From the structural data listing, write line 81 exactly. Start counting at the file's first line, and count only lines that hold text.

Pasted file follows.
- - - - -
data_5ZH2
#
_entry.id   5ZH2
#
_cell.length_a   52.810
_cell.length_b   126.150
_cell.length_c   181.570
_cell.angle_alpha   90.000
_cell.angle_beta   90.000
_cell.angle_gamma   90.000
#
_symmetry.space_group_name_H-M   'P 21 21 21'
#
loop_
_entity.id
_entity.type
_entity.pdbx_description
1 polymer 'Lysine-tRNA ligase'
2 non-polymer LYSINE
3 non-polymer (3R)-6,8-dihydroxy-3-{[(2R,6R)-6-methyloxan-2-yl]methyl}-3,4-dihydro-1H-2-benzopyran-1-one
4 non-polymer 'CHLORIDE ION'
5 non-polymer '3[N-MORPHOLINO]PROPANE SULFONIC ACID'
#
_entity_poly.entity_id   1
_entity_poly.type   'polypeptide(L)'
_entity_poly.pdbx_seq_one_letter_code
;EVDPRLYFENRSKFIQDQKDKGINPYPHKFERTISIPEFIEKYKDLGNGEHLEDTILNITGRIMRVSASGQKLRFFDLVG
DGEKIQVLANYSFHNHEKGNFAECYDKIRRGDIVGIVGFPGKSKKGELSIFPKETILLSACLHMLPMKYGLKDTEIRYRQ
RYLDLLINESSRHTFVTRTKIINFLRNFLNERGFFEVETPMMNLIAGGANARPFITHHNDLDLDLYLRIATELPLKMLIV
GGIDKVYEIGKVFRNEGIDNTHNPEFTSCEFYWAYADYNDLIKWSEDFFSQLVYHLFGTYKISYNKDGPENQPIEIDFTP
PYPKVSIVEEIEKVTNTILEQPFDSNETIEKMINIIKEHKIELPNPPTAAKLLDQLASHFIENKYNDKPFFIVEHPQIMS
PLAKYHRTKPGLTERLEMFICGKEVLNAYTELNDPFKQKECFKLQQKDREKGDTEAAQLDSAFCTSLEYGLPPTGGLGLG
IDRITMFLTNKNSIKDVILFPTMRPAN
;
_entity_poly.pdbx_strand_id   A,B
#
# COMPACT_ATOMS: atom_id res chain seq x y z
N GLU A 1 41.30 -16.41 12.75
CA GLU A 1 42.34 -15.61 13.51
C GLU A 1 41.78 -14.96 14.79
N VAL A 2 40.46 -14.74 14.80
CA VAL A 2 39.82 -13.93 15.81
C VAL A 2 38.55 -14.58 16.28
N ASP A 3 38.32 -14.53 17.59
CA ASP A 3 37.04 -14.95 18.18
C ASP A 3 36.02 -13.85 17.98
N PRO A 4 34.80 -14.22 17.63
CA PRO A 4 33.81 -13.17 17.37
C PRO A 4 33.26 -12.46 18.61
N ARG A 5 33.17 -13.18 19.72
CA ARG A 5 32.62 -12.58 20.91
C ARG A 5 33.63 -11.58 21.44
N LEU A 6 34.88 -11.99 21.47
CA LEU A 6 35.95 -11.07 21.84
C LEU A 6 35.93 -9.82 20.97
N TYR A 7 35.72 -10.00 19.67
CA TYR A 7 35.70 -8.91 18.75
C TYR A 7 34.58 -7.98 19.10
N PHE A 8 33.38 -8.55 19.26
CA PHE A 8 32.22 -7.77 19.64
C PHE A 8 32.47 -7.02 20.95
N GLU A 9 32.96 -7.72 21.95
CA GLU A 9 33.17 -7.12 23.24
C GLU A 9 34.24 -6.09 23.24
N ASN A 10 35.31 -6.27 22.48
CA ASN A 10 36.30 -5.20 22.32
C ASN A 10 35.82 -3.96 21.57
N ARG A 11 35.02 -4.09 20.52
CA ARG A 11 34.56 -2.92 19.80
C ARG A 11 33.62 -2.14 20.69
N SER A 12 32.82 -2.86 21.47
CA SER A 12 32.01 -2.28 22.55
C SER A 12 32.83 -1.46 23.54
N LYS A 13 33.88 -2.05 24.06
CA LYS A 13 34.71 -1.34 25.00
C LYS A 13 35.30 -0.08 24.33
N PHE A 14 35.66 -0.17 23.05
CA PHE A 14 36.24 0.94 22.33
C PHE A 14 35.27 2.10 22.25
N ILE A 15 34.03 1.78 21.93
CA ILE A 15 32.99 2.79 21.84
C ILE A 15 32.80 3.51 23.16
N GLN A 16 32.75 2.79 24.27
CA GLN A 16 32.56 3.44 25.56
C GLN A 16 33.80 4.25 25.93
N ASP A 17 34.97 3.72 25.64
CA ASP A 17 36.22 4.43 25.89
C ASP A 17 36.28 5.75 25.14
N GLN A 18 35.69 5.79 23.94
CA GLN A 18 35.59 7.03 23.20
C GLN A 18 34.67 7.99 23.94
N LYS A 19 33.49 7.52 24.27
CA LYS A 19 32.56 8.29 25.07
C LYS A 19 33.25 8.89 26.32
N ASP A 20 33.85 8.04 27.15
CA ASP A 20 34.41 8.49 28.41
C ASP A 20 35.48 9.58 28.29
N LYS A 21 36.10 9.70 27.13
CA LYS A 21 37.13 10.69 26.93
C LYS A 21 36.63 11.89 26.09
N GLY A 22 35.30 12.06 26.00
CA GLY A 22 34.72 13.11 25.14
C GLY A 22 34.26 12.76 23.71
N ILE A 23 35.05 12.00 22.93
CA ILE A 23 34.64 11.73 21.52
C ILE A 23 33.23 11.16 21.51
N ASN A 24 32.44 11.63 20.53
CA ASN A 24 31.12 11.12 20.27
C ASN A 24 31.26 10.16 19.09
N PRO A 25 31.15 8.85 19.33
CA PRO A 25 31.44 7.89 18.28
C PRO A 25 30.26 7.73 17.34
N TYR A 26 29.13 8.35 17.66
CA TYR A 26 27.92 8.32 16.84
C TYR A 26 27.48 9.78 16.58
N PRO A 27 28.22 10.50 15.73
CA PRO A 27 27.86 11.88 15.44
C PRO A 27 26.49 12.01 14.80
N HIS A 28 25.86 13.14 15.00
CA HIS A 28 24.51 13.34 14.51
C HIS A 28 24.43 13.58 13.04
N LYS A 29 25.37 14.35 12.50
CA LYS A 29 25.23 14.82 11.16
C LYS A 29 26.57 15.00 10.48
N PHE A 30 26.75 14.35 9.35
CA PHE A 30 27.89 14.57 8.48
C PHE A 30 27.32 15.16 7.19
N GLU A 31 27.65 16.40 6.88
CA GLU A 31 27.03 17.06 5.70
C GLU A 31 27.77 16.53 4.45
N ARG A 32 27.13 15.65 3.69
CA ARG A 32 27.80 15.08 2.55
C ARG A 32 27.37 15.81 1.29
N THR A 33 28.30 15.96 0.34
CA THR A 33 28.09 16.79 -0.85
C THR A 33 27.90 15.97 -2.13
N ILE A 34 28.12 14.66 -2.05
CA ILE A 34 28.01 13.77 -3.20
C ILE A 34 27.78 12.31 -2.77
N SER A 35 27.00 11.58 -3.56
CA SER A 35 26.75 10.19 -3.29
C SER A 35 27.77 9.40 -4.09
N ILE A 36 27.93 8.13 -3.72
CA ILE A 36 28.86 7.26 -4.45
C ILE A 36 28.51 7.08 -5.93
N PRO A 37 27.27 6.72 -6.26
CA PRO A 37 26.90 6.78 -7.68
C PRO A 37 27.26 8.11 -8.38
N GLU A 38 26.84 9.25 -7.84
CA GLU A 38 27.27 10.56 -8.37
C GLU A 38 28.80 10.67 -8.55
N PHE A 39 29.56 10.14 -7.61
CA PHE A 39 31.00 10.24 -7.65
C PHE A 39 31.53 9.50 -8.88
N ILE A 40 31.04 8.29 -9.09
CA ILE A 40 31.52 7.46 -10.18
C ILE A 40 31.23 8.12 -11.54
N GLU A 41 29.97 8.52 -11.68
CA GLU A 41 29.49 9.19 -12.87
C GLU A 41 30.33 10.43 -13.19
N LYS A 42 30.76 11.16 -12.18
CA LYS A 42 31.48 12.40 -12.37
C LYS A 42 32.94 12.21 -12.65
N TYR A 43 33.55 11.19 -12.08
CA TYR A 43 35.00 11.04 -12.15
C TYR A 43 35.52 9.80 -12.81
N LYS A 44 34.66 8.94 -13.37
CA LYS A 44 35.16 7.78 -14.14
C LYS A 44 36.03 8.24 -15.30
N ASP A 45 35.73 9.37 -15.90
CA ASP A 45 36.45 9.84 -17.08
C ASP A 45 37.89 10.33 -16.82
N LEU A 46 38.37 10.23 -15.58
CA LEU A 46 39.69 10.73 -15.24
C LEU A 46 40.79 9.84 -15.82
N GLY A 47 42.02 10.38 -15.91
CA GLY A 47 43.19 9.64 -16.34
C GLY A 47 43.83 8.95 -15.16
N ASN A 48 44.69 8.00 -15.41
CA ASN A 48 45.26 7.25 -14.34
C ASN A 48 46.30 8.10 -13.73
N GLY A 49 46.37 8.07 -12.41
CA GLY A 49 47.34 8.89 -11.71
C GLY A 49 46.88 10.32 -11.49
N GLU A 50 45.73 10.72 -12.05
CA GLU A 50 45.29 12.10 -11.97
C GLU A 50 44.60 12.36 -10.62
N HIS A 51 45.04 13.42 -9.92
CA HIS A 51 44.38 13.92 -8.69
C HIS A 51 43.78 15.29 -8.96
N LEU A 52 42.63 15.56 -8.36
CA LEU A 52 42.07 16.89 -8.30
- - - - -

CA ILE A 15 32.99 2.79 21.84